U.S. mortgage applications tick up, purchase applications at 3-month low

© Reuters. FILE PHOTO: Houses are seen under construction in Mount Laurel, New Jersey, U.S., May 15, 2021. REUTERS/Andrew Kelly

By Evan Sully

(Reuters) – U.S. applications for home mortgages increased last week on a pickup in homeowners seeking to refinance their loans, but requests for loans to purchase a house fell to a three-month low amid an acute shortage of housing stock that is driving up prices.

The Mortgage Bankers Association (MBA) said on Wednesday its seasonally adjusted Purchase Index increased 1.2% from a week earlier, reflecting a 4% rise in applications for refinancing. Refinancing activity has ticked higher in recent weeks as mortgage interest rates have pulled back from their recent highs.

The purchase index decreased 4% from a week earlier to the lowest level since February, which may signal further headwinds for home sales in the months ahead.

“A decline in purchase applications was seen for both conventional and government loans,” Joel Kan, an economist at the MBA, said in a statement. “There continues to be strong demand for buying a home, but persistent supply shortages are constraining purchase activity, and building material shortages and higher costs are making it more difficult to increase supply.”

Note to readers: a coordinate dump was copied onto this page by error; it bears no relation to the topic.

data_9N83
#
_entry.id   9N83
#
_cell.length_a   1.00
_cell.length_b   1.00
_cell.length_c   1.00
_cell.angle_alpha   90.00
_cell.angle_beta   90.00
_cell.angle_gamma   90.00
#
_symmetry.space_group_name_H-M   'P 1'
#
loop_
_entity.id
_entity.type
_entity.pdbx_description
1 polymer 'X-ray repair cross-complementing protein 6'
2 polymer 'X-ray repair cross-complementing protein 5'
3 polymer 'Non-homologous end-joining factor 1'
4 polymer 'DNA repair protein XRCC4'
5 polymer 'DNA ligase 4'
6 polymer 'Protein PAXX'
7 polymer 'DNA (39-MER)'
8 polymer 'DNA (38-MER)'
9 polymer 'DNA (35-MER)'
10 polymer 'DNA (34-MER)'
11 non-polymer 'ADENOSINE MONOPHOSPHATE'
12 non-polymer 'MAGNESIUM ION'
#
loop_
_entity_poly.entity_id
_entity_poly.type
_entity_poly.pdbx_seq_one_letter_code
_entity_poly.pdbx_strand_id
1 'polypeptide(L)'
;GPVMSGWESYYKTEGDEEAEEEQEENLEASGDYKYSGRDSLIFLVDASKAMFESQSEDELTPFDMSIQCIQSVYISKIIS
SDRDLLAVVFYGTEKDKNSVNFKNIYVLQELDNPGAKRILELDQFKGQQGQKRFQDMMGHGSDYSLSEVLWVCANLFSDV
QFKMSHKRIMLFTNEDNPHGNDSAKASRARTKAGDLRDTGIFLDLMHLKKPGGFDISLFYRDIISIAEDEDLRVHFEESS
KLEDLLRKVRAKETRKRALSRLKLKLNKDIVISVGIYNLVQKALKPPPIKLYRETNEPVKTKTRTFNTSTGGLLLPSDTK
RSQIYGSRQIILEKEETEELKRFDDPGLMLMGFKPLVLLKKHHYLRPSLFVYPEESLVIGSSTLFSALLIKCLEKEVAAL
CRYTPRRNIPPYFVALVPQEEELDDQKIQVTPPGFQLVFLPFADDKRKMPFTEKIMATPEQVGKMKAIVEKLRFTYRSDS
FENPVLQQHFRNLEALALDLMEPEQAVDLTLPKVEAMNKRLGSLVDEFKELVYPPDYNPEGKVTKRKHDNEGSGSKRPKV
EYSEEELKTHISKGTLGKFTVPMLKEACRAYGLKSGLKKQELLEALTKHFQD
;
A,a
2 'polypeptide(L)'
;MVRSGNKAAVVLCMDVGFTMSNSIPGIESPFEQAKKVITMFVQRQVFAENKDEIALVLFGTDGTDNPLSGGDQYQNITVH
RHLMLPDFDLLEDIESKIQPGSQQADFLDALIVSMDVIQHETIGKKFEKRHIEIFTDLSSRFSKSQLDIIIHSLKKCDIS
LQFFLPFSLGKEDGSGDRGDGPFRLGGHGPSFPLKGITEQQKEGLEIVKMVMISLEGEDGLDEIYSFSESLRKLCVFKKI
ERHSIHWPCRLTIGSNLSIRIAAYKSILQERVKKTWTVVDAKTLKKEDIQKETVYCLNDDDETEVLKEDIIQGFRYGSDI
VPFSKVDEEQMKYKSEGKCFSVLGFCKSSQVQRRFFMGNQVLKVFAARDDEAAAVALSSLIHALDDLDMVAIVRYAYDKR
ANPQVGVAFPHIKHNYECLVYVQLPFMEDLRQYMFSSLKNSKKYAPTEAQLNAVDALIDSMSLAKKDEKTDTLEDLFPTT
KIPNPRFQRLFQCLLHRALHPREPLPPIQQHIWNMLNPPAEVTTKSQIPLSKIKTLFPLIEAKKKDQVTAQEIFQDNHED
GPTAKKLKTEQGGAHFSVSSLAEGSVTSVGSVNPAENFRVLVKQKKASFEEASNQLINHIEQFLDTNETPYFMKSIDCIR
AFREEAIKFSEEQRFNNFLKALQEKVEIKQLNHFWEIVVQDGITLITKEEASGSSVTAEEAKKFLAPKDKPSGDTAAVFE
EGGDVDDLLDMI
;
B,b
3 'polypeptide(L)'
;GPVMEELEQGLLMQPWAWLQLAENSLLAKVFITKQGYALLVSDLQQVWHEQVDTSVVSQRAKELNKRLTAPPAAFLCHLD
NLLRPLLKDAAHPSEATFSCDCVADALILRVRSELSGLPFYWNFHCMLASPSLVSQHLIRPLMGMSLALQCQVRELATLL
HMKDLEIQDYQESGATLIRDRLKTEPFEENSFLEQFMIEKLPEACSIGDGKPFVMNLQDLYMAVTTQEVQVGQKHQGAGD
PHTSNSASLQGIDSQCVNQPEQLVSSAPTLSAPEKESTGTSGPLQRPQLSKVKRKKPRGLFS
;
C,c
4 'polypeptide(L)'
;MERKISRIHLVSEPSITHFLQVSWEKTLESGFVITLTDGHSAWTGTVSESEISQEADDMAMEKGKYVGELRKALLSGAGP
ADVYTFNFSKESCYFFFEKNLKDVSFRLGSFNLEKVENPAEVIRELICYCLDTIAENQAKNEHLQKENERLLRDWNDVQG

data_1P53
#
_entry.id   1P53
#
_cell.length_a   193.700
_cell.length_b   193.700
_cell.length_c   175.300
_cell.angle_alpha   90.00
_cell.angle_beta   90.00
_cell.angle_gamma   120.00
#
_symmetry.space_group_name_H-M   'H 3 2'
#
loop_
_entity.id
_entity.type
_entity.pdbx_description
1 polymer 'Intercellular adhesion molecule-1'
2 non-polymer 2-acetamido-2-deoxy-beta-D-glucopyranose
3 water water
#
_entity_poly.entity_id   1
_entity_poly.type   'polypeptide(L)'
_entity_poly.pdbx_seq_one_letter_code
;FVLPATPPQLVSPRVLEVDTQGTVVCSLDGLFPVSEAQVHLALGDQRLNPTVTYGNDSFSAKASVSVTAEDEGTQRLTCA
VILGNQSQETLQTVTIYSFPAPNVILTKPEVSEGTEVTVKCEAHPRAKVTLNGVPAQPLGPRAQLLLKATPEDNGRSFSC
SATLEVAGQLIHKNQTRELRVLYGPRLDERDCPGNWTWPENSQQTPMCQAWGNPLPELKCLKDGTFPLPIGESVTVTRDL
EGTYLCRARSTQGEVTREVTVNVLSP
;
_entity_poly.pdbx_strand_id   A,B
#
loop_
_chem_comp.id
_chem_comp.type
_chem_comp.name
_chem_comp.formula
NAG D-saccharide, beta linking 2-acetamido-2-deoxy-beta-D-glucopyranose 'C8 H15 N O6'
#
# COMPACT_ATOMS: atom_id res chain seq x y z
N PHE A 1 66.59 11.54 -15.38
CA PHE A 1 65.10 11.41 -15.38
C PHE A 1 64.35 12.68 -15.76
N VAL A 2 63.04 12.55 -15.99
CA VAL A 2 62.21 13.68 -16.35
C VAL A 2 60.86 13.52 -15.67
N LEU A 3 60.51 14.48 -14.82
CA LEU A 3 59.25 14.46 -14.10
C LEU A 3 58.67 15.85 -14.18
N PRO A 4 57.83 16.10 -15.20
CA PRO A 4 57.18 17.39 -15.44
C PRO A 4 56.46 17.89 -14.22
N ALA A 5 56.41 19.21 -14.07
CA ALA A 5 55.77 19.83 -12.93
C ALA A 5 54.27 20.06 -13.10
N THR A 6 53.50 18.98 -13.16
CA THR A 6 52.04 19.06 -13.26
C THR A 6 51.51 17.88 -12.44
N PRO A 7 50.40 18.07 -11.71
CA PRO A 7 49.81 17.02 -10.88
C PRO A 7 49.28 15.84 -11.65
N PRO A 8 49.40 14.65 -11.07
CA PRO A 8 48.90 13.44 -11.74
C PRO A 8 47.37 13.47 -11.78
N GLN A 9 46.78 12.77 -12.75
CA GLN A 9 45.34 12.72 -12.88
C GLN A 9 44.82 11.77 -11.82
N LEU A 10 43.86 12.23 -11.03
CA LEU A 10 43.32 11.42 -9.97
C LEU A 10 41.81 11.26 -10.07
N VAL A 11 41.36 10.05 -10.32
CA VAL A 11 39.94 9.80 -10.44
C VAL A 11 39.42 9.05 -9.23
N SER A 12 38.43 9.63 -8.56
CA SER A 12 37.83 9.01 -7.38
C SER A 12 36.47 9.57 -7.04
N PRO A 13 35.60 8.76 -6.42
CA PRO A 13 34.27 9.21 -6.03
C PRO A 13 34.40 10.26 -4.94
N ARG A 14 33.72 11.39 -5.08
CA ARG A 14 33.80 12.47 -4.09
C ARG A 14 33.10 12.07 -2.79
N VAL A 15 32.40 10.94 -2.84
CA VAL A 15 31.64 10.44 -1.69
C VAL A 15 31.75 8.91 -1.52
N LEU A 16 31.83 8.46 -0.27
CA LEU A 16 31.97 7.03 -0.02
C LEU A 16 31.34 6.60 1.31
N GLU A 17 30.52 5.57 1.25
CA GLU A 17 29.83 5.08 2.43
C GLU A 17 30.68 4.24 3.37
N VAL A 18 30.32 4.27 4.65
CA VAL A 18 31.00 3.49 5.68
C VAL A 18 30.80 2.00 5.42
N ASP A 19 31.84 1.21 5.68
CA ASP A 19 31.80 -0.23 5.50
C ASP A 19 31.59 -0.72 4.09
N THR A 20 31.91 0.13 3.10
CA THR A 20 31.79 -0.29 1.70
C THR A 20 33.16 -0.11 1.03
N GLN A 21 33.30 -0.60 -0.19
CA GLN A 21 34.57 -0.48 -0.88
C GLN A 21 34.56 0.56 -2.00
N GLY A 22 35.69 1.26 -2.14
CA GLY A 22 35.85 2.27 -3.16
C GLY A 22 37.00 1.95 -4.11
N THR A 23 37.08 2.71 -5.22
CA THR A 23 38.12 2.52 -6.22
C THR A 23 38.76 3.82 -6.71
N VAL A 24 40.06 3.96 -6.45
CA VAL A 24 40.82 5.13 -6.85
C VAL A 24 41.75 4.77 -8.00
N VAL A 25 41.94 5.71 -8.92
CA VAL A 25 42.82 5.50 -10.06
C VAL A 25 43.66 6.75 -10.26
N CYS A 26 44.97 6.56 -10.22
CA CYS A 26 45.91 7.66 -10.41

The housing market has been a strong performer in the economy throughout the COVID-19 recession, which started in February 2020. But supply constraints are slowing momentum. U.S. existing home sales fell to a seven-month low in March, but may have steadied in April, data due out Friday is expected to show.

The average contract interest rate for traditional 30-year fixed-rate mortgages increased to 3.15% last week from 3.11% in the prior week, but rates remain roughly 20 basis points below their recent highs from early April.

“Despite still relatively low rates, scarce inventory and soaring home prices are eroding affordability and putting homebuying out of reach for many households,” said Lydia Boussour, lead economist at Oxford Economics in New York.

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